Follow These 5 Pro Tips And You Will Hit Your Longest Drive Ever This Weekend

Most golfers chase that little distance boost off the tee, and while it can be tricky to find, our expert tips and drills can help you to power up your game...

Golf Monthly Top 50 Coach Trey Niven Hitting A Driver With His Left Heel Raised Off The Ground
Golf Monthly Top 50 Coach Trey Niven shares his tips for hitting longer, more powerful tee shots
(Image credit: Howard Boylan)

Hitting the golf ball further is something most golfers are actively trying to achieve, with many spending hours on the driving range trying to implement the best tips and tricks that could yield those precious extra yards.

Whether it's finding the optimal driver launch angle, perfecting the ball position or spending big bucks on the best new driver, there is no end to the lengths golfers will go to in the pursuit of extra distance off the tee.

Well, what if I told you that you could achieve that in just a few simple drills? In this article and video, Golf Monthly Top 50 Coach Trey Niven breaks down a few of his favourites to help you crush it every time...

1. Alignment

The first place to being is with your alignment, and understanding how to use golf alignment sticks or a club to help you in practice. Typically golfers set-up incorrectly in terms of how the body is actually aligned from the knees, feet, hips and shoulders. Think of it like building from the ground. 

Often what I see is that players have their feet in funky positions, hips facing left and shoulders incorrectly tilted so everything is out of sync. An easy quick fix is the ball position, which needs to be forward with a driver – depending on what shot shape you're hitting.

I like to see a pretty neutral shot shape, maybe just inside the left heel. A common fault here is that when you move the ball forwards your shoulders then start to move left, so we have to just adjust this slightly. Use alignment sticks, or your driver, to check the position of your knees, hips and shoulders, as I demonstrate in the video above.

Start with the right hip back as this will neutralize everything and create a good body tilt. This will also encourage the angle of attack to be up.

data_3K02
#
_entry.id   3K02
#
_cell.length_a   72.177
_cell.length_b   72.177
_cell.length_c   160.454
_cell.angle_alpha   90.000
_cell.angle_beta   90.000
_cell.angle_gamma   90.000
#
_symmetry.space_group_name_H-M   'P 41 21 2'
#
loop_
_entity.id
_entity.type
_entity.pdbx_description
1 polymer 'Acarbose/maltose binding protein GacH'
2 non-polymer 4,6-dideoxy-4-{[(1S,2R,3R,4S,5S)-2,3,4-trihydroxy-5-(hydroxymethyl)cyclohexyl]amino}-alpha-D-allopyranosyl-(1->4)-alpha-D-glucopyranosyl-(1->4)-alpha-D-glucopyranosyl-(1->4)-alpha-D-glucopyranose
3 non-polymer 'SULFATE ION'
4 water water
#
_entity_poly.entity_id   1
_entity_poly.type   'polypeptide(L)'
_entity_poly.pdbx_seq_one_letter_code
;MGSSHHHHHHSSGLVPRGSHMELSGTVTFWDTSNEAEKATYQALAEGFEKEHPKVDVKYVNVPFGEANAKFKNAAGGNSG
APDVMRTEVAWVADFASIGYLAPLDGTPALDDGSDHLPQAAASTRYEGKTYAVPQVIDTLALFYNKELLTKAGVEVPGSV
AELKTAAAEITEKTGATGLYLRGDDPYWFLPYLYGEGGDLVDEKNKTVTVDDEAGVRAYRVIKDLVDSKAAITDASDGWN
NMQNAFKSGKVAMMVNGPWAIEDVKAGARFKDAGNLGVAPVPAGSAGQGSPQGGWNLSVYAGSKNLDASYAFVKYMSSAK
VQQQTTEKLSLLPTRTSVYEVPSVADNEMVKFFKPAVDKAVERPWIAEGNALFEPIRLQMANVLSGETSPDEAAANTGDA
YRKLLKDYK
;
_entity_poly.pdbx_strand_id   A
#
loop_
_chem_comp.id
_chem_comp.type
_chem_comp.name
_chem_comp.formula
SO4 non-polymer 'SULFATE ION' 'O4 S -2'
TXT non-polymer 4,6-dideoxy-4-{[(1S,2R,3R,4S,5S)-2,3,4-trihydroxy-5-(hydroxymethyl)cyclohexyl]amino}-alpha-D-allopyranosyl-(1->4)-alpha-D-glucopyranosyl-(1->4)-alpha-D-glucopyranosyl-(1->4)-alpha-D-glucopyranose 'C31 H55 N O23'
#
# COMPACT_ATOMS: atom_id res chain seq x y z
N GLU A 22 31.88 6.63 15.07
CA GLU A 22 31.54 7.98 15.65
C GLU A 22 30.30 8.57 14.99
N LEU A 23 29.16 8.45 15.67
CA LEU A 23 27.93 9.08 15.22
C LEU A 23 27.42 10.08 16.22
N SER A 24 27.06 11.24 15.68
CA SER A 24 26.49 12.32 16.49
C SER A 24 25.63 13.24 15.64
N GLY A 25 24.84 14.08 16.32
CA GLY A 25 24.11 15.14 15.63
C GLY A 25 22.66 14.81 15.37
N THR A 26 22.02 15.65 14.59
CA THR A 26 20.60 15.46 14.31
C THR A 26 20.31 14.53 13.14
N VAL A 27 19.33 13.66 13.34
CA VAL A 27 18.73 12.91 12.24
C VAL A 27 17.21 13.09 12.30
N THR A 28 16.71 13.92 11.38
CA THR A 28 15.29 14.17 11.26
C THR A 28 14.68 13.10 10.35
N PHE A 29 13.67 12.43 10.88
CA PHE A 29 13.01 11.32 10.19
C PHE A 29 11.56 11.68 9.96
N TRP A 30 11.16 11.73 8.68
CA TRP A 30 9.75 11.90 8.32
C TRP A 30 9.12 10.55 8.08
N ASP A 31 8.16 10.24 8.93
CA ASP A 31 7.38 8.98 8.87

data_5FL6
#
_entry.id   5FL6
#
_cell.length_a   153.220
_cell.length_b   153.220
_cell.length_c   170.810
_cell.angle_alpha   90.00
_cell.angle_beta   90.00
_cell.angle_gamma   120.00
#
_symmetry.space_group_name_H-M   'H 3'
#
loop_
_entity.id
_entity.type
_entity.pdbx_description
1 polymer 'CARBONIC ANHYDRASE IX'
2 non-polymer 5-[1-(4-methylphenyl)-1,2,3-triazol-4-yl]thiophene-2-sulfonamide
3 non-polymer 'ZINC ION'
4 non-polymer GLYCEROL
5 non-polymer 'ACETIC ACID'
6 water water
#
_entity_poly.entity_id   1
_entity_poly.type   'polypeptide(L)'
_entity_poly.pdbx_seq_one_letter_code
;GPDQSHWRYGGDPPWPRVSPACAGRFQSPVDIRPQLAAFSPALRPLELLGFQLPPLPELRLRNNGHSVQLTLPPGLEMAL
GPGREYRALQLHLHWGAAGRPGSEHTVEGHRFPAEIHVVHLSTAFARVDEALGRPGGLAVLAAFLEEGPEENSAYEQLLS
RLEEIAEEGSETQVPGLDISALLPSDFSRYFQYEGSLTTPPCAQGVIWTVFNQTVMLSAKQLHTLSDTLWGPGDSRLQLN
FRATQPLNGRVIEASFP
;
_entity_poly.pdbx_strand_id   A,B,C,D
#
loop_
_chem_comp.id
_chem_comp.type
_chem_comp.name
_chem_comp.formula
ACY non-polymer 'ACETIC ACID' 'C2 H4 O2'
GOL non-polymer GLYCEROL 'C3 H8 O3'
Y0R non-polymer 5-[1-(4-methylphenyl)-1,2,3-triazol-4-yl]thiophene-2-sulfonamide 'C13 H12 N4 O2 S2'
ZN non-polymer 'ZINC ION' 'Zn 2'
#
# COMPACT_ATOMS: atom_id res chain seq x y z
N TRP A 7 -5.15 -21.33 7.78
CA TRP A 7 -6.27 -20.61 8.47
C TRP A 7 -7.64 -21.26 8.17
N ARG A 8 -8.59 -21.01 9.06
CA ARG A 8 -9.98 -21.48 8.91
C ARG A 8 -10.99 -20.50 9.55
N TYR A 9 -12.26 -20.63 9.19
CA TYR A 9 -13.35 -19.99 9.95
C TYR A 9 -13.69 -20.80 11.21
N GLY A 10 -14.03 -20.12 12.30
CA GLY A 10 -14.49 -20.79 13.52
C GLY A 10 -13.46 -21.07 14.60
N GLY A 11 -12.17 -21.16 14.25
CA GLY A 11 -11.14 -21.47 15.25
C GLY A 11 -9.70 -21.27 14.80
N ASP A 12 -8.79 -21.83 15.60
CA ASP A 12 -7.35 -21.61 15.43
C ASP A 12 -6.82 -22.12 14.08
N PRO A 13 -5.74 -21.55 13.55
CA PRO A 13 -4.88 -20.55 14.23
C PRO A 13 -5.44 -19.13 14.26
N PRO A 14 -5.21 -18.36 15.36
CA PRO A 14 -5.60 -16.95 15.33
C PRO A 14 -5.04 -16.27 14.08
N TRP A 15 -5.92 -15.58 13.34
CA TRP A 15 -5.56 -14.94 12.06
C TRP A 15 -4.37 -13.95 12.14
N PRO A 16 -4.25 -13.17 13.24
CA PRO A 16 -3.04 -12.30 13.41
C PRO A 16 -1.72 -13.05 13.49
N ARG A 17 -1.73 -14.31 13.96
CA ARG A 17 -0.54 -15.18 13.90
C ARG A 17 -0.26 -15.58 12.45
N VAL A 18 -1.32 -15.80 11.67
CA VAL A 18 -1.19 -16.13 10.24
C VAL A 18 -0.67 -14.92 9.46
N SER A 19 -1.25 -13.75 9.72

2. Lengthen Your Backswing

It's important to note that most golfers aren't full time players. They're not hitting balls all day, every day, so I think mobility is important. If you can work on your mobility with stretches, or with a personal coach, that's really going to help you hit it further. 

To create a longer swing, the further you can get the arms back and high in the backswing, the more opportunity you will have to create speed on the way down.

Scottie Scheffler's backswing with high arms and hands

Scottie Scheffler has nice high arms and hands in the backswing to generate some more power in his swing

(Image credit: Getty Images)

One way to increase this is to turn your right (for right-handed golfers) foot out a bit, as this helps to turn into the right hip. You can also try to raise your left heel slightly in the backswing, as this will help to improve your rotation. This might feel strange, and like you are a little bit out of sync, but we have seen plenty of top players succeed with this move.

All of a sudden, by changing those two components, you will free up your upper body in the turn which will allow you to get your arms way up in the backswing.

3. Split Grip Drill

Start off by splitting your grip, as you see me do in the video above. Place your left hand or lead hand at the top and your trail hand between the grip and the shaft.

Take the club to the top slowly, then in the downswing quickly set the club parallel to the ground. You are looking for that waggle at the end of the club when you set it at speed, feeling like you might to snap the club at the bottom as you do it.